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Another Year in Review: Update on Confessions of a Bengal Breeder

Updated: Apr 2, 2020

While we registered our cattery in April 2016 and got our first girl in February of 2017, we didn’t have our first litter until January 2018. Last year we wrote a blog So You Want to Breed Bengals-Confessions of a Bengal Breeder that detailed our trials and tribulations in our first year of breeding. We covered topics like relationships, health, finances, social issues, housing, food and much more. There seems to be a misconception that like other “businesses” you start making a profit after the first year. With breeding it’s a little different. Things change regularly and there is a higher change of accidents or medical care. You also have to think on your feet and make adjustments that often will cost money. We’ll revisit the topics of last years blog and update our readers on some new things we had to navigate this year. So let’s dive in! FINANCIAL

Finances will always be a part of breeding. While this is a “business” it most likely never will be profitable it’s always something on the mind far outside the sale of kittens.

Start-Up Costs

At this point we obviously don’t have start up costs. We have our foundation breeding cats fairly established and we don’t plan on purchasing more. That being said of the seven cats we inherited from our mentor and five cats we had already in 2018, we had retired fives cats in 2019 (two of our inherited cats were retired in 2018 due to pyometra without a litter being produced and a mitral valve dysplasia). a) One female was only 10 months own when she contracted pyometra this year and relapsed twice there after WITH treatment before even producing a litter. b) One female did not like being a mother and was retired at just 2 years old. c) Two males were 5 years old and one was getting aggressive due to sexual frustration and raging hormones. Of these cats, we had two for almost a year before they found their forever home (in addition to three older kittens whose homes had fallen through but later found homes at 8 and 10 months). Normally we would health test all cats entering our home. While we didn’t purchase new cats or kittens for our program, some expected and unexpected tests needed to be performed this year. (See Medical below for more). Other expenses we incurred this year included: Renovations to provide better nursing/delivery suites and kitten room for our moms and kittens $7600.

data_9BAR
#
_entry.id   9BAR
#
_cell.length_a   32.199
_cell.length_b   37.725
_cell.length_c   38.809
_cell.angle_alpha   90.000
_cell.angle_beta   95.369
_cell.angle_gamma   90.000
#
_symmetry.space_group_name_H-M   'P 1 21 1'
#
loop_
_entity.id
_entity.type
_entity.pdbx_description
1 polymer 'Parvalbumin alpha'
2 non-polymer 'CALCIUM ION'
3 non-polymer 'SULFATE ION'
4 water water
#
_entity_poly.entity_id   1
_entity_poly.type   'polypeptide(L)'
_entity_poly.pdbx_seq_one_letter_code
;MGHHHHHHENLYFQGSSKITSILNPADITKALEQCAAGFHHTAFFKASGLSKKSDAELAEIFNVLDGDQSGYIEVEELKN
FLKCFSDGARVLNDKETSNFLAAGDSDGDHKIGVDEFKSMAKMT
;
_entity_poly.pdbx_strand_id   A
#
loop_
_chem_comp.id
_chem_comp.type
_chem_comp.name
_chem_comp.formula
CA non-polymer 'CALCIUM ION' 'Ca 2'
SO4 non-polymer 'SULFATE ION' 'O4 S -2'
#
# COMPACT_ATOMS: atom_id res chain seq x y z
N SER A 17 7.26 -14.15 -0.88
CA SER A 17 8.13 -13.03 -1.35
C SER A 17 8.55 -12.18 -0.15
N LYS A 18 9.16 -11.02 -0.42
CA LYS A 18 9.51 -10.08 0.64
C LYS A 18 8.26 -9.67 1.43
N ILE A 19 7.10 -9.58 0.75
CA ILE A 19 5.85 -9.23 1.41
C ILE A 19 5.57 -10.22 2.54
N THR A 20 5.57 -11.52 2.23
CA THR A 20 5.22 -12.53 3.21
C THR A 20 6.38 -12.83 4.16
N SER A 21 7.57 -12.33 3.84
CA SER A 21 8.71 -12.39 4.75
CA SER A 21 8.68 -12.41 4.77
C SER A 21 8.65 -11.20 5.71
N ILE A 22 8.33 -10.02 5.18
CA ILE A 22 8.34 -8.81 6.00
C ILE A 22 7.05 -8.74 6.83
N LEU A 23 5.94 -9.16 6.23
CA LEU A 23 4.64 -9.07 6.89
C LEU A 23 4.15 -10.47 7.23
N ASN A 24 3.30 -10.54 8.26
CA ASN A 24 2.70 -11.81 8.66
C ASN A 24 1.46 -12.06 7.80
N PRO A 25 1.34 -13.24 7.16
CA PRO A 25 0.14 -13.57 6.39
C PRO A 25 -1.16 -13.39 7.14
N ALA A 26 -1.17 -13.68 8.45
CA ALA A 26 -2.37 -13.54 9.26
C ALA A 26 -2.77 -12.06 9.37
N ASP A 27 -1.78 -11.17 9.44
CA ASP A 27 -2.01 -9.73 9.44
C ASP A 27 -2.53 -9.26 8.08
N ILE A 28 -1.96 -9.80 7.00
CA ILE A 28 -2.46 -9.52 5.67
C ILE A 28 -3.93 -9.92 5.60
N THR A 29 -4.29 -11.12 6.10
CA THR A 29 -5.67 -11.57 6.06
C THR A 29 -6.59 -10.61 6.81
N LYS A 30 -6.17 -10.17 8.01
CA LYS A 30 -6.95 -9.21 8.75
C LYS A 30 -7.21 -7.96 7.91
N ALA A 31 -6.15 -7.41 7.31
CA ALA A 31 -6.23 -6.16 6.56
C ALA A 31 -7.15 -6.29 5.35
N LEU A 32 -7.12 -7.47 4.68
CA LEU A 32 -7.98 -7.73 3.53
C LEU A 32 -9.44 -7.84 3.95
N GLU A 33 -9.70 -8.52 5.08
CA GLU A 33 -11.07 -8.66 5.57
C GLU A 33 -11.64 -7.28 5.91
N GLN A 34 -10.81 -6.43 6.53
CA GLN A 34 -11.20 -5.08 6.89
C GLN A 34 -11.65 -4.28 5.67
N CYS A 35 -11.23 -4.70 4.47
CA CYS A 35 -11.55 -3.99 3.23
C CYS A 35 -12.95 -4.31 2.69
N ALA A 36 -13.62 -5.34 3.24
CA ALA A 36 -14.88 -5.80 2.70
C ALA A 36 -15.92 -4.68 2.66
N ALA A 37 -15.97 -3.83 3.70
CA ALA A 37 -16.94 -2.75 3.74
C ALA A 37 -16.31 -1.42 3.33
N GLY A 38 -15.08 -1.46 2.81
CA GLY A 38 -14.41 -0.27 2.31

Basic operating costs 2019:

$662 of cat litter, litter pans and trash bags or 1900 lbs of litter

$8850 for cat food (which required about 10,000 paper plates costing about $200)

$50 of water or 62 galleons

$1130 in Cleaning supplies which doesn’t include $585 to have help cleaning (FUN FACT: We go through 16 rolls of paper towels a month)

Expected Medical Cost

HCM screening $1281 (plus gas and time to drive 4.5 hours away to screen)

Spay and Neuters and other Veterinary Care $3505

Unexpected Medical Costs

$4250 Broken Knee, Respiratory distress and ER visit, sick visits, Respiratory PCR (polymerase chain reaction) on the whole cattery and more.